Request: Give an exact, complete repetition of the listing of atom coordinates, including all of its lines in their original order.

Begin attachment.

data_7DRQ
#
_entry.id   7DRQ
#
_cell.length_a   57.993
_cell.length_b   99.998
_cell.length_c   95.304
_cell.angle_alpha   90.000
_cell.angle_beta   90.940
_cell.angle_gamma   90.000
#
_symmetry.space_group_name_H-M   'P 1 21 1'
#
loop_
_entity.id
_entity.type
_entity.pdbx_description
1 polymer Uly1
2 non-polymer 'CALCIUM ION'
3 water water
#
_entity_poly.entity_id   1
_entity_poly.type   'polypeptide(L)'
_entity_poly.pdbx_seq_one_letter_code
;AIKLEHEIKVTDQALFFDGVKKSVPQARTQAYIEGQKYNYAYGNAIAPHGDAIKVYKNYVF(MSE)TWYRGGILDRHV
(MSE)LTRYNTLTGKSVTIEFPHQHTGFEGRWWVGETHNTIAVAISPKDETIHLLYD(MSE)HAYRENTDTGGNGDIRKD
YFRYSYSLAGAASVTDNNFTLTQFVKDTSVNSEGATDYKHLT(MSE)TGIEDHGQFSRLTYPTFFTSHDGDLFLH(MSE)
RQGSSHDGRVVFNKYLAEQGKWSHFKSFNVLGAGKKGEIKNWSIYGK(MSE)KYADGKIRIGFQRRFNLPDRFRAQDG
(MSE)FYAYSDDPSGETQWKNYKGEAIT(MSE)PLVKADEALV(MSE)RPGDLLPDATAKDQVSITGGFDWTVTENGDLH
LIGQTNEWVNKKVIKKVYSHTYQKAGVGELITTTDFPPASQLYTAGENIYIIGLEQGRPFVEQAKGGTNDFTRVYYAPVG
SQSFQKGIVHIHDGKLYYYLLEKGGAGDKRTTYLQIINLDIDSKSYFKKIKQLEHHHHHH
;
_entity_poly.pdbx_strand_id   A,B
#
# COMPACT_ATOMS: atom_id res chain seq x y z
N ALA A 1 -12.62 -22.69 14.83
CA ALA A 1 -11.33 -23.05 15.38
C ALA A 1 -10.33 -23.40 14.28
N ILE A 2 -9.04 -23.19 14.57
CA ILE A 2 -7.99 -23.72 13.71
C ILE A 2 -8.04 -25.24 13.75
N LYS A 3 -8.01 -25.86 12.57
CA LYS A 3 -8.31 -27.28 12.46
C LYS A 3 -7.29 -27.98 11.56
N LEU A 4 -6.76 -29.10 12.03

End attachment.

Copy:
data_7DRQ
#
_entry.id   7DRQ
#
_cell.length_a   57.993
_cell.length_b   99.998
_cell.length_c   95.304
_cell.angle_alpha   90.000
_cell.angle_beta   90.940
_cell.angle_gamma   90.000
#
_symmetry.space_group_name_H-M   'P 1 21 1'
#
loop_
_entity.id
_entity.type
_entity.pdbx_description
1 polymer Uly1
2 non-polymer 'CALCIUM ION'
3 water water
#
_entity_poly.entity_id   1
_entity_poly.type   'polypeptide(L)'
_entity_poly.pdbx_seq_one_letter_code
;AIKLEHEIKVTDQALFFDGVKKSVPQARTQAYIEGQKYNYAYGNAIAPHGDAIKVYKNYVF(MSE)TWYRGGILDRHV
(MSE)LTRYNTLTGKSVTIEFPHQHTGFEGRWWVGETHNTIAVAISPKDETIHLLYD(MSE)HAYRENTDTGGNGDIRKD
YFRYSYSLAGAASVTDNNFTLTQFVKDTSVNSEGATDYKHLT(MSE)TGIEDHGQFSRLTYPTFFTSHDGDLFLH(MSE)
RQGSSHDGRVVFNKYLAEQGKWSHFKSFNVLGAGKKGEIKNWSIYGK(MSE)KYADGKIRIGFQRRFNLPDRFRAQDG
(MSE)FYAYSDDPSGETQWKNYKGEAIT(MSE)PLVKADEALV(MSE)RPGDLLPDATAKDQVSITGGFDWTVTENGDLH
LIGQTNEWVNKKVIKKVYSHTYQKAGVGELITTTDFPPASQLYTAGENIYIIGLEQGRPFVEQAKGGTNDFTRVYYAPVG
SQSFQKGIVHIHDGKLYYYLLEKGGAGDKRTTYLQIINLDIDSKSYFKKIKQLEHHHHHH
;
_entity_poly.pdbx_strand_id   A,B
#
# COMPACT_ATOMS: atom_id res chain seq x y z
N ALA A 1 -12.62 -22.69 14.83
CA ALA A 1 -11.33 -23.05 15.38
C ALA A 1 -10.33 -23.40 14.28
N ILE A 2 -9.04 -23.19 14.57
CA ILE A 2 -7.99 -23.72 13.71
C ILE A 2 -8.04 -25.24 13.75
N LYS A 3 -8.01 -25.86 12.57
CA LYS A 3 -8.31 -27.28 12.46
C LYS A 3 -7.29 -27.98 11.56
N LEU A 4 -6.76 -29.10 12.03